If you’re a dyed-in-the-wool believer, it’s easy to explain religion to your kids. You tell them what’s what, what’s not, and that’s that.
Mom and I believe in God and so do you. It’s what we do.
It’s equally easy for devout atheists.
Only Cro-Magnons believe in fairy tales. We are not Cro-Magnons, therefore . . .
Or affable agnostics, palming it all off with an “above my pay grade” shrug.
But what about parents whose spiritual views are a shade more complicated? How do we convey complex views to kids whose minds are at a developmental level that’s perfectly content to view God as a pissed off old neighbor waiting for you to walk on his lawn? As to what happens after death—or doesn’t—I am even less confident. Maybe we are gone for good, maybe not. And maybe, if we are honest, none of us has a clue.
So when it comes time to guiding my kids into a religious belief system, I’m standing on ice. Granted, with Simon I used the conspicuous word gone, implying forever. I used it purely out of expedience, to keep him alive by keeping him afraid.
Two weeks after Simon’s near-death experience, we’re in the minivan going out for pizza. It’s a normal Friday evening; we’re listening to Wee Tunes and filled with the bright optimism of what passes for a night on the town when you have small kids.
I park the van in the lot. As I turn to unbuckle Simon from his child’s seat, I notice his closed mouth growing taut and turning down as his eyebrows pull up like a drawbridge. He’s in the middle of one of those long, breathtaking pauses before the big wail commences. One second, two seconds, and then he lets loose a howling storm of grief.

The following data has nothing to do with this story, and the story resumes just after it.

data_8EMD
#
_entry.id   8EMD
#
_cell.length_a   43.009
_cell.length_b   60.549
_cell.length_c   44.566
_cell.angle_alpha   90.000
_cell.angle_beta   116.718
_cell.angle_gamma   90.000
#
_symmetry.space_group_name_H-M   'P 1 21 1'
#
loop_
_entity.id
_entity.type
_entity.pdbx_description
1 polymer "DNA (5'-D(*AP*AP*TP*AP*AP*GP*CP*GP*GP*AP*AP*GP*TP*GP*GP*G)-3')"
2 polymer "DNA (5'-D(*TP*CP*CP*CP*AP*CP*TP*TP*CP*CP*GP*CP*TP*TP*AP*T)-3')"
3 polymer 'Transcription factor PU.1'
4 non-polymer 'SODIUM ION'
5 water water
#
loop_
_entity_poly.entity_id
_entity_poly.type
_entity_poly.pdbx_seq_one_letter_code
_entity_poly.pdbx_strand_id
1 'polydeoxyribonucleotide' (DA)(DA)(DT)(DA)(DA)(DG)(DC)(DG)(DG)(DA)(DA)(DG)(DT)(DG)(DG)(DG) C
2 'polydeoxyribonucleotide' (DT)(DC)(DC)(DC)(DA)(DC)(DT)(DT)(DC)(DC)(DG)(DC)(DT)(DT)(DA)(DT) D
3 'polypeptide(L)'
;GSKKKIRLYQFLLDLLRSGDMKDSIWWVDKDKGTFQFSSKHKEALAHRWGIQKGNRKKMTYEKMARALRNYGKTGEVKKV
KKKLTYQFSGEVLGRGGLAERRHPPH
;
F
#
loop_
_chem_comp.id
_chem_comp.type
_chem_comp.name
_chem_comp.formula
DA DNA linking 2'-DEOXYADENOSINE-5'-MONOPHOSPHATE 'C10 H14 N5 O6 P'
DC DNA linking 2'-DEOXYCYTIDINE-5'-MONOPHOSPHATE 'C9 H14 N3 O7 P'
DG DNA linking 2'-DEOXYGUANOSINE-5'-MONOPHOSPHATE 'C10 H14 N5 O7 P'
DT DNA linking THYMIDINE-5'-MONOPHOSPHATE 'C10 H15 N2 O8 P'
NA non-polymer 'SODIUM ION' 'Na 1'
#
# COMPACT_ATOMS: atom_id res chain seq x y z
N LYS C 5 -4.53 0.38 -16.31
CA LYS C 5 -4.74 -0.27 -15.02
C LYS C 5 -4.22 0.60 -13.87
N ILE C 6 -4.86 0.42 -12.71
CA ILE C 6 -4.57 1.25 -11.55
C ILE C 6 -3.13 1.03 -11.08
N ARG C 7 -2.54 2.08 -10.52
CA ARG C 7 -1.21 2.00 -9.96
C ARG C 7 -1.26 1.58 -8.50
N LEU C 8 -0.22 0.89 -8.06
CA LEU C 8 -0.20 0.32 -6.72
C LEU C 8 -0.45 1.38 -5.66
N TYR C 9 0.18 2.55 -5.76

“What’s wrong? ”
He can’t answer through the sobs.
When his tears finally cease, he sits there looking down at his feet to avoid my eyes. “I don’t want to die!” he says and begins to howl again.
My heart sinks. No Mommy, no Daddy, just gone.
As he sits there feeling the full force of his mortality—and I don’t mean to be callous—the rest of us are feeling a deep need for pizza. But I can’t just tell him to forget about it. I can’t say, “Aw you’re not gonna die.” Simon is screwing his fists into his eyes trying to stop crying while behind me, my wife Jenn and J.J. gawk in wonder.
Then inspiration hits.
“Simon,” I say. “Some people believe that when you die, you go to Heaven.”
He stops rubbing his eyes. “What’s Heaven?”
“It’s God’s house,” I mouth.
“What’s it like?”       
“Huge,” I assert. “Super nice. Remember the Marriott with the pool?”
The light is returning to his eyes.
J.J. whines behind us. “Let’s go!”
“I’m hungry,” Simon says. The head-fake worked. We’re off for pizza.
Later, I add an item to my list of things to do: